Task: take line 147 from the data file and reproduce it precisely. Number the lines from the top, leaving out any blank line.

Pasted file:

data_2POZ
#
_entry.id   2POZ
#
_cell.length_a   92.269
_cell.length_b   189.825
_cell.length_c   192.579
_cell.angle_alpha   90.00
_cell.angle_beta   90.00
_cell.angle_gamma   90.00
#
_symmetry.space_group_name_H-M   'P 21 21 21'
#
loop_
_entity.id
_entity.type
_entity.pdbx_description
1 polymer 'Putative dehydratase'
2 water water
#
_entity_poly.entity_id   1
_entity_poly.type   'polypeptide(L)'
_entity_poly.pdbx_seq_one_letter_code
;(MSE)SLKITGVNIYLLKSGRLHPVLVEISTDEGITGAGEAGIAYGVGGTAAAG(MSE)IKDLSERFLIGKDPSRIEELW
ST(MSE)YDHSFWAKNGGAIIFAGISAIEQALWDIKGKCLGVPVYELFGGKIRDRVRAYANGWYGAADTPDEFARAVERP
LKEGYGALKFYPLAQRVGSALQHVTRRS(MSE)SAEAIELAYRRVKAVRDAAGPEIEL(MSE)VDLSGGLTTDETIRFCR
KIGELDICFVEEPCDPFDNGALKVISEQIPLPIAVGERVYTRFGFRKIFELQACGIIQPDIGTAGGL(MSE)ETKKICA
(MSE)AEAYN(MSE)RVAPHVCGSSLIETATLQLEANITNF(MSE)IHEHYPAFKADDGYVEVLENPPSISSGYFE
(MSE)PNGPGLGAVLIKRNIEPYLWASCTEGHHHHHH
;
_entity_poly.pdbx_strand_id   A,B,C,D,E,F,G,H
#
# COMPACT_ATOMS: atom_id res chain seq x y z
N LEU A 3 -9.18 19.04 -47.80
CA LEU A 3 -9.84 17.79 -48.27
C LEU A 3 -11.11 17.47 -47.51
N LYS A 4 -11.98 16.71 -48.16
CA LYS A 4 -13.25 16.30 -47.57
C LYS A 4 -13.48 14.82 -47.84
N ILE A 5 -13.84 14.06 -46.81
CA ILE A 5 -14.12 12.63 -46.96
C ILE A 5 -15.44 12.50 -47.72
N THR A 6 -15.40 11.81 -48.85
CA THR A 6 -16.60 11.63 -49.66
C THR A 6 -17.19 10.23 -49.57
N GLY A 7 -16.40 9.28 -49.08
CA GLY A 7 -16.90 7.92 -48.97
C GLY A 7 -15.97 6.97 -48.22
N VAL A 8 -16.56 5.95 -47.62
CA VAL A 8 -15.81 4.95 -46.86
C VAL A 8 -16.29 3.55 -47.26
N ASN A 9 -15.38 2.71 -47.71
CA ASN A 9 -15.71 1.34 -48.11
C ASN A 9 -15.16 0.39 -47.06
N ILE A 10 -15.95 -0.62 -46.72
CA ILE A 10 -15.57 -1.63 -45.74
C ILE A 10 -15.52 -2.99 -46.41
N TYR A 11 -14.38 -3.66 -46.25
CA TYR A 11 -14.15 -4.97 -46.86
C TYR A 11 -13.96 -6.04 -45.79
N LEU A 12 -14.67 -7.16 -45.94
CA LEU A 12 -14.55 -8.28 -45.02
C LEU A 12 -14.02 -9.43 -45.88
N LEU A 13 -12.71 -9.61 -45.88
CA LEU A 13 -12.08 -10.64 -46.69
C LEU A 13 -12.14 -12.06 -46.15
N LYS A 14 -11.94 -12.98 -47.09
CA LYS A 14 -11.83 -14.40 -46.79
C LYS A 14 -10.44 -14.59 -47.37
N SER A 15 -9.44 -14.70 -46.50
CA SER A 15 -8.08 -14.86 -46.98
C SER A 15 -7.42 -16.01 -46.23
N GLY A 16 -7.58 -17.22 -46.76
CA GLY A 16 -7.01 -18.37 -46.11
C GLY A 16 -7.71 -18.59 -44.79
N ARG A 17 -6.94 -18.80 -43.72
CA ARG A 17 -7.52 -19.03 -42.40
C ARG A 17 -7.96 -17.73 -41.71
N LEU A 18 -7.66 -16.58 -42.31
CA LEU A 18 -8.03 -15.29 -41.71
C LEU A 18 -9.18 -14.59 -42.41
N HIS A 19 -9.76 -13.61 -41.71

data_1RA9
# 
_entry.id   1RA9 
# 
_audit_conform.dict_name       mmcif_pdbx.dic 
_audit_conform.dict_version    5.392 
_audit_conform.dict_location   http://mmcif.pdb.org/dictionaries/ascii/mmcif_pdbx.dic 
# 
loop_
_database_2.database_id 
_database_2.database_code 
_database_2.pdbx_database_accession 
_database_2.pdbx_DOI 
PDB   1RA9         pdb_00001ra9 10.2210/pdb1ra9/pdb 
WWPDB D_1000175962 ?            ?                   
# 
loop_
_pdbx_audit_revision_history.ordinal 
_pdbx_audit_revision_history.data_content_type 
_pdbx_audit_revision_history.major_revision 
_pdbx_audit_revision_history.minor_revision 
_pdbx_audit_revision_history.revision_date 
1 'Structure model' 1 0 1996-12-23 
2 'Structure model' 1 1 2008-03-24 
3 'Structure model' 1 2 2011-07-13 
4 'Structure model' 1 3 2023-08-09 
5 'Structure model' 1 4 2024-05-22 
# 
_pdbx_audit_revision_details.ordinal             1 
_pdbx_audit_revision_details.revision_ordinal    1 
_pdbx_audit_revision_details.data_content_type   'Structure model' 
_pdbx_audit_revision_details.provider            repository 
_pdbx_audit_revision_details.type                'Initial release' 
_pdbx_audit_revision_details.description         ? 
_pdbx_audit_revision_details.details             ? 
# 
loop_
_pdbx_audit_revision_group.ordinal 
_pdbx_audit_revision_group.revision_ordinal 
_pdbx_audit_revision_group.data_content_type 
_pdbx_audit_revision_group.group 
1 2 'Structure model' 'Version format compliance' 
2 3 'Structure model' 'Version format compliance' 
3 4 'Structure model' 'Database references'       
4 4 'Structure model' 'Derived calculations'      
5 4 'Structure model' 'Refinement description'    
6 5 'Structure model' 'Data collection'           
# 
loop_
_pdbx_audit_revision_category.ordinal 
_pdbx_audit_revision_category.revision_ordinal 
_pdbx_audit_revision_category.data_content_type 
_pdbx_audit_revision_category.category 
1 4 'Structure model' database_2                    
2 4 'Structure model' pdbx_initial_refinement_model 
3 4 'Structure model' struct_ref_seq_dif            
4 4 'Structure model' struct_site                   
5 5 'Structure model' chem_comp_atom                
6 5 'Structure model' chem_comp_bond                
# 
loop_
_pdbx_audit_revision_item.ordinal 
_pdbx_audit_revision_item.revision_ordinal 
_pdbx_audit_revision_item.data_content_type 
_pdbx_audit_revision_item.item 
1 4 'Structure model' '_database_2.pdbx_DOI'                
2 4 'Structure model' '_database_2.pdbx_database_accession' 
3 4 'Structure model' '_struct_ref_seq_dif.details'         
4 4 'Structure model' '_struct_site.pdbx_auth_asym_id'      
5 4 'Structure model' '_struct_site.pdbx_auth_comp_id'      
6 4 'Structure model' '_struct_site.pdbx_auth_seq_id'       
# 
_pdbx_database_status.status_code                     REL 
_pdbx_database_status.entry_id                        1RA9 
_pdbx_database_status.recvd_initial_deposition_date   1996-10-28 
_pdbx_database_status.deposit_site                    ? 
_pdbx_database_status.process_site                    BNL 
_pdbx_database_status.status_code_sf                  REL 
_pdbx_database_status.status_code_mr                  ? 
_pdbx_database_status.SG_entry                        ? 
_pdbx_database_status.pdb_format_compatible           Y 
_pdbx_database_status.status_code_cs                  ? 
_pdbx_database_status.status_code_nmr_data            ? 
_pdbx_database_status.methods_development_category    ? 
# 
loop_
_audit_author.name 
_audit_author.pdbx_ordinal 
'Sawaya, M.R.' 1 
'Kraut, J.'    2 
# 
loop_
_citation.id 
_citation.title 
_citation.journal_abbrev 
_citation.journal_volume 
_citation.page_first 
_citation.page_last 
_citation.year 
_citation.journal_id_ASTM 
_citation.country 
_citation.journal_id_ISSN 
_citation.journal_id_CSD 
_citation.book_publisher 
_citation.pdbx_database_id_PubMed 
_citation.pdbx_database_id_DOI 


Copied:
_pdbx_audit_revision_item.item 